E-mails between father and son show strained relations

Christopher wrote back he is waiting for a new credit card to come through. In October 2004, Christopher Porco told his father he needed documents so he can borrow $2,000. In reality, Porco is borrowing $31,000 at a high interest rate and forging his father's name as a co-signer to the electronic document from his university computer.

"Hey dad, I just talked to the Citibank people and they won't give me the loan without a co-signer. I know you don't want your credit tied up in a co-sign but hear me out. With you and mom's current income level an education loan for $2,000 won't even show up. I will call you guys tonight to talk it over, love Chris."

Peter wrote back that he would rather advance his son $2,000 than co-sign a loan, but he would need some time to accumulate the cash. Also in October, Peter Porco pays the IRS $340.98 because he does not want his son to receive a tax levy. He also writes:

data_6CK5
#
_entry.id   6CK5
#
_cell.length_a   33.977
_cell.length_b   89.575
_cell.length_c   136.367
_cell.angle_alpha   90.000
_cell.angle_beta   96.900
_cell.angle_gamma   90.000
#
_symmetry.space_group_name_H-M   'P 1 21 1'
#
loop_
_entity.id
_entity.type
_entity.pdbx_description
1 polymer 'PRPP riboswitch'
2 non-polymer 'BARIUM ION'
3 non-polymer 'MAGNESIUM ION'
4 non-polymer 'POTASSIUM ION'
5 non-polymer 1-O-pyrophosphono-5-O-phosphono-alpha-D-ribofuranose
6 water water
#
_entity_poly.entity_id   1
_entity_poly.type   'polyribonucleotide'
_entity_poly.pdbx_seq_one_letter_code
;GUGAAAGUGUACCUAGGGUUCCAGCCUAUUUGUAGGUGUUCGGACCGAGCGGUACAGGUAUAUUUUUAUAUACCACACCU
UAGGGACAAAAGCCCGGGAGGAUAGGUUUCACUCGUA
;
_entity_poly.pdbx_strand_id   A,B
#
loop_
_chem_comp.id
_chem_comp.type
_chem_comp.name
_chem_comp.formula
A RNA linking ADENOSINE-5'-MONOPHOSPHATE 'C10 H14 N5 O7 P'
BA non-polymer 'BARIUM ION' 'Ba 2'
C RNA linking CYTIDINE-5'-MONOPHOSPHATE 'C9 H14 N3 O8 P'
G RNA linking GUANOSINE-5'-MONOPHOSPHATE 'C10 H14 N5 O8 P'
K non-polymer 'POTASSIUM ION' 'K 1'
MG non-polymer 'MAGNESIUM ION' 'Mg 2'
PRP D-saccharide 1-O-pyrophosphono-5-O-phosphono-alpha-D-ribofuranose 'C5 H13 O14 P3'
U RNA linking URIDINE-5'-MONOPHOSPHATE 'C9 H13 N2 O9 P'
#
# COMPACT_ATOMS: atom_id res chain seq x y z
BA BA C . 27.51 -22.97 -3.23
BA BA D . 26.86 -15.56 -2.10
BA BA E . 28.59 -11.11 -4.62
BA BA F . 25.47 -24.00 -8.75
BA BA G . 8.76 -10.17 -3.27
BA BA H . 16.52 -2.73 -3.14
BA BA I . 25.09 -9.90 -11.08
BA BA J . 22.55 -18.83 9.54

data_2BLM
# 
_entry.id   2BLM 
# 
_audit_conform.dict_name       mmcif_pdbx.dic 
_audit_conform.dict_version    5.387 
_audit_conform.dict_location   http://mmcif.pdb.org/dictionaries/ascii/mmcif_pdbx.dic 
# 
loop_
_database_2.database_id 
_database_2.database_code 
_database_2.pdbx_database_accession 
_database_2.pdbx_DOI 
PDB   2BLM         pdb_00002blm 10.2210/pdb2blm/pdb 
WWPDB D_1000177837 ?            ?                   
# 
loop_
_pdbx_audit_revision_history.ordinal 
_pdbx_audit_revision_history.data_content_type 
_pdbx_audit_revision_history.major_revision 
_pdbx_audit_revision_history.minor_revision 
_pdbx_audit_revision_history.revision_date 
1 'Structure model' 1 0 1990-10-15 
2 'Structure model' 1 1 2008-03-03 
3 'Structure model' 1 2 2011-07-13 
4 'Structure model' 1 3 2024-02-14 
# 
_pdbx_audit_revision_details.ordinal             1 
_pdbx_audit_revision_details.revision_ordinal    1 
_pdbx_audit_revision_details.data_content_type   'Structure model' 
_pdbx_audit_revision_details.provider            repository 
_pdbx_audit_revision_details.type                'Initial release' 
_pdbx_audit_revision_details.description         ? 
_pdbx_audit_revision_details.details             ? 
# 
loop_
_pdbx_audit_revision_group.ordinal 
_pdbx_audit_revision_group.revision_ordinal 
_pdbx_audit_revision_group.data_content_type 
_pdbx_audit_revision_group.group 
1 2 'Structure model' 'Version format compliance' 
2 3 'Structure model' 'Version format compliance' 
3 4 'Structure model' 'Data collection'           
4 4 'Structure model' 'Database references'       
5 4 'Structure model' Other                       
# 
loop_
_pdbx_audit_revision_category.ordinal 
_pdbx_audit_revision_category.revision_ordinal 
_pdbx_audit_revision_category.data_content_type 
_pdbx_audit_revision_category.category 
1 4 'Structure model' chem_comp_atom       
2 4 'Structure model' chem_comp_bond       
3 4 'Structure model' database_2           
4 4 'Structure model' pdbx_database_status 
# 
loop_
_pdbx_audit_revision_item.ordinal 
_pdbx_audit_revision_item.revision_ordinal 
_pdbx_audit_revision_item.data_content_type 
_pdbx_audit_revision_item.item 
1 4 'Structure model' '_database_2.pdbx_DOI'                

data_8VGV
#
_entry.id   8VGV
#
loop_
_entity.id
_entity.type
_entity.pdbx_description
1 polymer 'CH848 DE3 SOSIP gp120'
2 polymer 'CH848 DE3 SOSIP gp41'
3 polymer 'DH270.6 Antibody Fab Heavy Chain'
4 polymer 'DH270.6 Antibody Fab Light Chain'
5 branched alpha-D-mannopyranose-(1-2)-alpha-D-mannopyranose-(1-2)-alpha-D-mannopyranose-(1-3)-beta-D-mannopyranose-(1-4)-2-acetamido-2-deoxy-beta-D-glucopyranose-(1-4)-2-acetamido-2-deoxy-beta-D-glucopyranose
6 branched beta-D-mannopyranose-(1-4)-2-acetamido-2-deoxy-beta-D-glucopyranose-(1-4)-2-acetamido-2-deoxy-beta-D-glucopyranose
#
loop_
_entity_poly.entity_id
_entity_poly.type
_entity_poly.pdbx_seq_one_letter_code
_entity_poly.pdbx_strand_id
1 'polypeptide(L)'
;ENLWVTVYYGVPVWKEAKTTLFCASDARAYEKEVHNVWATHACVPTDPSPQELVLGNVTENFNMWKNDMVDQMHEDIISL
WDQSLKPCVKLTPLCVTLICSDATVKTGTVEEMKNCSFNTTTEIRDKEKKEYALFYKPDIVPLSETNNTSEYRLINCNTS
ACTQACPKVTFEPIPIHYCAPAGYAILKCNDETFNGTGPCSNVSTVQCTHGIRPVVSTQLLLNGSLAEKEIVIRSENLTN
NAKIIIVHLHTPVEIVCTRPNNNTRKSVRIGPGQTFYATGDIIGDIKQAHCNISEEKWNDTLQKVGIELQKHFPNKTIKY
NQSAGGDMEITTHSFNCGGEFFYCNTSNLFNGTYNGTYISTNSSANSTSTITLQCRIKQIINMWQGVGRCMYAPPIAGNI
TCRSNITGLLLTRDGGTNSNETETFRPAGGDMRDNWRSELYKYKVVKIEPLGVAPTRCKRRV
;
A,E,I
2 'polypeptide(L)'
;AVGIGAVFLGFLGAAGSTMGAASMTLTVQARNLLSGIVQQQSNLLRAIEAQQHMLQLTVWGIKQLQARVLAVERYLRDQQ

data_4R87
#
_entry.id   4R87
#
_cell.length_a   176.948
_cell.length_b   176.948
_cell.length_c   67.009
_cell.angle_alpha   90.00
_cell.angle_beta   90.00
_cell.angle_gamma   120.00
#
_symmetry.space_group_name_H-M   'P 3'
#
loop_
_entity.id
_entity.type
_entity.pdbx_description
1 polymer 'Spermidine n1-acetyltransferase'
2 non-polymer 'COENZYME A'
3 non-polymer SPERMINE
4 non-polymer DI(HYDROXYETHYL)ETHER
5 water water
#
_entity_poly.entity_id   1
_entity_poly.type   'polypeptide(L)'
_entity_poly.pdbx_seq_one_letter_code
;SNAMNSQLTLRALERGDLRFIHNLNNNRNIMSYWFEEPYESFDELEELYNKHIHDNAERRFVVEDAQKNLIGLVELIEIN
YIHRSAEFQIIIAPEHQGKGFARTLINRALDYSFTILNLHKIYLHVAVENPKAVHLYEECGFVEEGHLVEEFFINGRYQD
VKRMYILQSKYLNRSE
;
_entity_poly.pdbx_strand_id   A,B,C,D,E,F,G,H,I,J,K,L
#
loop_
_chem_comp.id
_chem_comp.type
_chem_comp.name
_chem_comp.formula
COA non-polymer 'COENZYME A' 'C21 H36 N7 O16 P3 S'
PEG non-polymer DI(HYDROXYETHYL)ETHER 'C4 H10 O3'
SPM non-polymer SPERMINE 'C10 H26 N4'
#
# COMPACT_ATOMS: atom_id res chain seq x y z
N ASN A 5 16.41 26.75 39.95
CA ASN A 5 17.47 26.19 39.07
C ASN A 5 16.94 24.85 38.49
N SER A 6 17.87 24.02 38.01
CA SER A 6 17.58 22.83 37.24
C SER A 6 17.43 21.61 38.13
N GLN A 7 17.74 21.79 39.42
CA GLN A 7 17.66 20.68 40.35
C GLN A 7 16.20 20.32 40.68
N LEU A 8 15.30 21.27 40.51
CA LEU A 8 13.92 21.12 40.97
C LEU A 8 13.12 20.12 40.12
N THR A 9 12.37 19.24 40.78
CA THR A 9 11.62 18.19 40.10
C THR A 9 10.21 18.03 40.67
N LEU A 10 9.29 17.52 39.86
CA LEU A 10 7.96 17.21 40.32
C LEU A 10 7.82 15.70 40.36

"I trust you will bring your car loan up to date. It distresses me that you have accumulated so much debt. I don't see how you can possibly make payments."

Christopher Porco's finances continued to spin out of control so much that his father sends five e-mails in one day asking Christopher why several issues have yet to be addressed, including a fee for a late inspection ticket to Saratoga Springs City Court, unpaid car loans and other financial issues.

"Hey guys," writes Christopher Porco. "I get back to my room (e-mail written at 5:30 a.m.) after studying for a test all night and I get like five e-mails from you, all dated the same time. As far as I know I am paid up on my car loan. I will give you a call tomorrow, thank you for keeping after me, love Chris."

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